Wednesday, 14 March 2012

A presentation from hell: when nothing else could possibly go wrong


NOTE: Cross-posted from the Infinispan blog where I originally posted the article, since, well, it doesn't have anything to do with Infinispan specifically.  :)

As a seasoned public speaker, I don't easily get flustered by minor glitches that inevitably occur when presenting or doing live code demos.  I expected a recent JUG and JBUG tour of the American mid-west to be no different. I was prepared to speak about JSR 107 and JSR 347Infinispan, and a wee bit on Hibernate OGM and NoSQL. All subjects I'm pretty familiar with, totalling to about an hour of yacking. Followed by a live coding demo to walk people through Infinispan's core API. Simple.

So where does one start when talking about what went embarrassingly wrong at the Madison Java User Group on the 29th of Feb? Well, I suppose mistaking my iPad VGA connector for the mini displayport to VGA connector for my MacBook when leaving London was a start. Mix in the fact that this realisation only happened in a room full of people, with a few minutes to go before the start of the talk. Nice. Unable to connect my laptop to the projector, I had no choice but to present off my iPad instead. Which was fine, except that ten minutes into my talk, my iPad spuriously decided to shut down. Epic fail. But who needs slides, right?  Not me, for sure - I'm way too cool for that.  So I continued on, unfazed. Now try explaining Eric Brewer's CAP theorem without any visual aids. Fun, right? I tried to use the whiteboard. No pens! The organiser rushed out to find some. And none of them worked! Even old-school technology was failing on me that day.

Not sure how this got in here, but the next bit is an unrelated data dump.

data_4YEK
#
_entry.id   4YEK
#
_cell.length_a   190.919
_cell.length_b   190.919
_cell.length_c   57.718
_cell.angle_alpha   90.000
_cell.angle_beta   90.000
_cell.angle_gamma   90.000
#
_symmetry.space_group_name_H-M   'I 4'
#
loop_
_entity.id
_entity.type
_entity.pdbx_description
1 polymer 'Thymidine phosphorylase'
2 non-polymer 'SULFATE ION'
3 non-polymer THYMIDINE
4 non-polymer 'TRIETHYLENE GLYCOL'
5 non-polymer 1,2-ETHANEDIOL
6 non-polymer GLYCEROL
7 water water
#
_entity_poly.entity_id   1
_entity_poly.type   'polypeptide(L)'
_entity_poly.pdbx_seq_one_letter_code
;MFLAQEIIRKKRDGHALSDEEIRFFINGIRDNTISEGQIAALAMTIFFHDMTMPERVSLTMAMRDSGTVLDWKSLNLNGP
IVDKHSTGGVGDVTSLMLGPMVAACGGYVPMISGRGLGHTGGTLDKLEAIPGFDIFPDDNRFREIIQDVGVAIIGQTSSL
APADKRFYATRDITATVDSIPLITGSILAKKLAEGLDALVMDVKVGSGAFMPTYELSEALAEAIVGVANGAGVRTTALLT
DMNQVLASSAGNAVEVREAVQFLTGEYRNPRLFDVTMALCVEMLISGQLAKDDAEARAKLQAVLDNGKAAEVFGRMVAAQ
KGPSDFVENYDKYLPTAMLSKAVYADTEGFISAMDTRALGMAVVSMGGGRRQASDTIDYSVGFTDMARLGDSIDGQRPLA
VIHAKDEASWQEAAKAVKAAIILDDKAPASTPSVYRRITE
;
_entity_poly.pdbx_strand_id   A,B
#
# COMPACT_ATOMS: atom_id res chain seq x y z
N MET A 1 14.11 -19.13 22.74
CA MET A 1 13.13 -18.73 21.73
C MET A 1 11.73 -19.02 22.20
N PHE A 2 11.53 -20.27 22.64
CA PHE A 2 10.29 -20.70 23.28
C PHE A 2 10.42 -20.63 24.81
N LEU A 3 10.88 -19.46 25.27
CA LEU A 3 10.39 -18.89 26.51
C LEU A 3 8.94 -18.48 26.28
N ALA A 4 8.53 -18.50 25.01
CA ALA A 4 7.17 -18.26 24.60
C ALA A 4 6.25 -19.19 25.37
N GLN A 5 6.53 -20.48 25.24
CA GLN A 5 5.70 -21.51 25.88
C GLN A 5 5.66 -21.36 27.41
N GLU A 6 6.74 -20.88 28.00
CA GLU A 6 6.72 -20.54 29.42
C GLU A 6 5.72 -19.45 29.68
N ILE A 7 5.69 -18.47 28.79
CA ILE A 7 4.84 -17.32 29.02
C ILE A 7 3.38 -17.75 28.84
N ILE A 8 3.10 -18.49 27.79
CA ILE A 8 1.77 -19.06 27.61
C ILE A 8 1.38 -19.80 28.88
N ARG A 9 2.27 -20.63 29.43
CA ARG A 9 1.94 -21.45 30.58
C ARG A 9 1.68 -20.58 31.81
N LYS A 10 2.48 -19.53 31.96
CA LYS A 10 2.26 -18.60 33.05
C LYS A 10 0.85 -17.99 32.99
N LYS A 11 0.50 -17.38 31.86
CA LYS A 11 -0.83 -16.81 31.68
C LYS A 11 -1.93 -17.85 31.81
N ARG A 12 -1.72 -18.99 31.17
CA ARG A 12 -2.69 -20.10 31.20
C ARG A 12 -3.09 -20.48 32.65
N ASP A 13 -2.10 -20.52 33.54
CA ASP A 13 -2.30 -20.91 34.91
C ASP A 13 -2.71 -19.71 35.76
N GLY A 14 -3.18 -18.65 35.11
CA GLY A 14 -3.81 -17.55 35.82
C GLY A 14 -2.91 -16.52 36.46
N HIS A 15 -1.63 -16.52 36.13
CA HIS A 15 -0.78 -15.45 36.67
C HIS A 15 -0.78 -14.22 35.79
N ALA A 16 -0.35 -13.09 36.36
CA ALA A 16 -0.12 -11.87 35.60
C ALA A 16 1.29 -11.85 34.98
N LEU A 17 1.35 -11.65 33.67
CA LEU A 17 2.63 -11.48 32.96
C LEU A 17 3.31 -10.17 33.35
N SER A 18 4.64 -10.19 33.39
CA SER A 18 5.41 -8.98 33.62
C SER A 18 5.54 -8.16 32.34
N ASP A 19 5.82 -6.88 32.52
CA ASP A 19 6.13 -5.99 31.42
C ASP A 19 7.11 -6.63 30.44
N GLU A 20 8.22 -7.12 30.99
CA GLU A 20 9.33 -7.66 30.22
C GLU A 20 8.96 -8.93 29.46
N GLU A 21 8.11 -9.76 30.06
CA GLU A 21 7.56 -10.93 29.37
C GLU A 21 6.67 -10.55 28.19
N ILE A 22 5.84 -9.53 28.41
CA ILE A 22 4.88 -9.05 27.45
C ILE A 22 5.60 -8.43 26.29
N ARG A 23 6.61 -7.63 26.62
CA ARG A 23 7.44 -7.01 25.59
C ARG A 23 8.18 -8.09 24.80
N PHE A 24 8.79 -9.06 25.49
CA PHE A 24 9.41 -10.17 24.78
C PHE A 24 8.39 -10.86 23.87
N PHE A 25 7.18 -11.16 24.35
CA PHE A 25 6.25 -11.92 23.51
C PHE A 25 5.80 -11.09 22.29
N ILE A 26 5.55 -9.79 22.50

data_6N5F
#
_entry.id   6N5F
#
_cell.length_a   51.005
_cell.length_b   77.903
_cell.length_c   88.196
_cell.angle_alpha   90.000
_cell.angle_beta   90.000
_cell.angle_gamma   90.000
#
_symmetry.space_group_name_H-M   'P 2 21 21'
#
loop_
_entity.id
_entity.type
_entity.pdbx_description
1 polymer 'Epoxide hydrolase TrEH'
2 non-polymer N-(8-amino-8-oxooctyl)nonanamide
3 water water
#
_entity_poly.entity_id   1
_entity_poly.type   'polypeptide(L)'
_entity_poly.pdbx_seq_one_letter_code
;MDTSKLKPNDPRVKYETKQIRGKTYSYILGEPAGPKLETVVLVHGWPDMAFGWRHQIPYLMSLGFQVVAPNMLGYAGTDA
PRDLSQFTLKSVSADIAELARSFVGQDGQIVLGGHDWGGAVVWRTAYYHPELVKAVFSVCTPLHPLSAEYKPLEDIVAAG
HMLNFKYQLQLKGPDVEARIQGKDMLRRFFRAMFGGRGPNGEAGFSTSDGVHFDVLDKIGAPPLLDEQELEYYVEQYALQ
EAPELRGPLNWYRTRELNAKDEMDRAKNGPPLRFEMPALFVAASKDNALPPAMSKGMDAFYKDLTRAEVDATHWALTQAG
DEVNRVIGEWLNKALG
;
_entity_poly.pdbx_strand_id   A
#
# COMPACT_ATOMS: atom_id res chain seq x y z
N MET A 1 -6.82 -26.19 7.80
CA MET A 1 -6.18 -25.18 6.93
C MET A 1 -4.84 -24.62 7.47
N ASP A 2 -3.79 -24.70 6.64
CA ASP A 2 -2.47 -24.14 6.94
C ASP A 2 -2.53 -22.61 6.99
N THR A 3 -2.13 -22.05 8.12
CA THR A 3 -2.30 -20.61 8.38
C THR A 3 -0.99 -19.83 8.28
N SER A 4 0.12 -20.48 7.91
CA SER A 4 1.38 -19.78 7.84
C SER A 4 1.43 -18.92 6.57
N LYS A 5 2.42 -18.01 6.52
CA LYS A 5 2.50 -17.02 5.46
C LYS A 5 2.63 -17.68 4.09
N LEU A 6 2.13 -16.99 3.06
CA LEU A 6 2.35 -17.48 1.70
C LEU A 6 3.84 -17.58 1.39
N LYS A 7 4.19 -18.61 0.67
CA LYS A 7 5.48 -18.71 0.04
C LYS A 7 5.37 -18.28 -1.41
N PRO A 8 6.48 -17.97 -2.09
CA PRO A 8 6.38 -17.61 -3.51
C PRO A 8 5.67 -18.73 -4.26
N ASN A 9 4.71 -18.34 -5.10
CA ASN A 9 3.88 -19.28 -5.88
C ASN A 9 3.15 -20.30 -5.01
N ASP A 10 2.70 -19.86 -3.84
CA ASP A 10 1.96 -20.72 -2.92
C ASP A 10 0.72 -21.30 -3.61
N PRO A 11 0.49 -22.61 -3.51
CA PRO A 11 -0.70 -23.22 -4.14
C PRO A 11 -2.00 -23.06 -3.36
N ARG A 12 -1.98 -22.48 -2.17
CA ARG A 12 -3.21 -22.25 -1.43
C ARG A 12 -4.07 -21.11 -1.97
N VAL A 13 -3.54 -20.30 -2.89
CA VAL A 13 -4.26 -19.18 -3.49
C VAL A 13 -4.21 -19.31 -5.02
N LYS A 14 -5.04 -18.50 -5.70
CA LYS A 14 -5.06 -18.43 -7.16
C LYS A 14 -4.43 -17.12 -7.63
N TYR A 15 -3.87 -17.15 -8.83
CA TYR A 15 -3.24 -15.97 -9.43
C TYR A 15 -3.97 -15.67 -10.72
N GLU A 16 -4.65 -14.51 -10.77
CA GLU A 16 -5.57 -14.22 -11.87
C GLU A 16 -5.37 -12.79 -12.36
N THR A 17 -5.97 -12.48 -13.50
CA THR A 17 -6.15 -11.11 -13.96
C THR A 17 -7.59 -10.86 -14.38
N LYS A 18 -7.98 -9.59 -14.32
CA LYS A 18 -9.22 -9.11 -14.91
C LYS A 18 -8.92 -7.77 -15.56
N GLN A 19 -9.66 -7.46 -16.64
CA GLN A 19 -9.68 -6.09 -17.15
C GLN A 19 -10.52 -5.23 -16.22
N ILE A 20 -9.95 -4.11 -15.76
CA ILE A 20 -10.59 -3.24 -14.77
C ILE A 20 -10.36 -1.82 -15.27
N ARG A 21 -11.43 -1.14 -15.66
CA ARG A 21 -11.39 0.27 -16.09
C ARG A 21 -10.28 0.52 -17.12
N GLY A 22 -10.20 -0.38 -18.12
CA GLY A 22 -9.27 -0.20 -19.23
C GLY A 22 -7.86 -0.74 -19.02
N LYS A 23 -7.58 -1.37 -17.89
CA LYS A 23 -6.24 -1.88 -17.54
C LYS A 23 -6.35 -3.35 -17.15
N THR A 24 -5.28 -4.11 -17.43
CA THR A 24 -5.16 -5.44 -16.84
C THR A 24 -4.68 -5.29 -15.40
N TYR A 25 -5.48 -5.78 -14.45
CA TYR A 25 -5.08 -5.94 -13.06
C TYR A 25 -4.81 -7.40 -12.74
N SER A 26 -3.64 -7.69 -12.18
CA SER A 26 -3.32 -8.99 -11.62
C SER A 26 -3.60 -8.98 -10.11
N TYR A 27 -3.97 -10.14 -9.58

Then come demo time, I was able to borrow a Linux laptop from Red Hatter Jey Paulraj who was in the audience, and transfer my demo to it. Given that the laptop didn't have the tools needed to actually run the demo, the entire demo consisted of me just walking people through an Infinispan configuration XML file. For half an hour. Suspenseful and thrilling! Well, peppered with anecdotes about the life of an open source developer and several tangents on the architecture of various parts of Infinispan, the time did actually fly by (and the audience did seem at least somewhat engaged!)

The clincher, though - I had a PDF containing URLs where people could download the demo, and learn more about the JSRs and Infinispan. Bringing this PDF up on Jey's laptop, still projecting for the benefit of the room, resulted in his PDF viewer crashing. That's when I threw in the towel - any more information from me would require tequila, preferably delivered intravenously!

Now for the moral of the story, don't trust technology. Always be prepared to get your message across with no visual aids whatsoever. Oh, and don't forget your Macbook's VGA adapter. :)

Addendum: I repeated the talk a few times in Milwaukee and Chicago, and everything ran really well - after a quick trip to the local Apple store to replace my VGA adapter!

Addendum 2: I now am on a short break climbing ice in the Canadian Rockies, but will soon be presenting the same in Washington DC - drop by if you're in the neighbourhood!

Cheers
Manik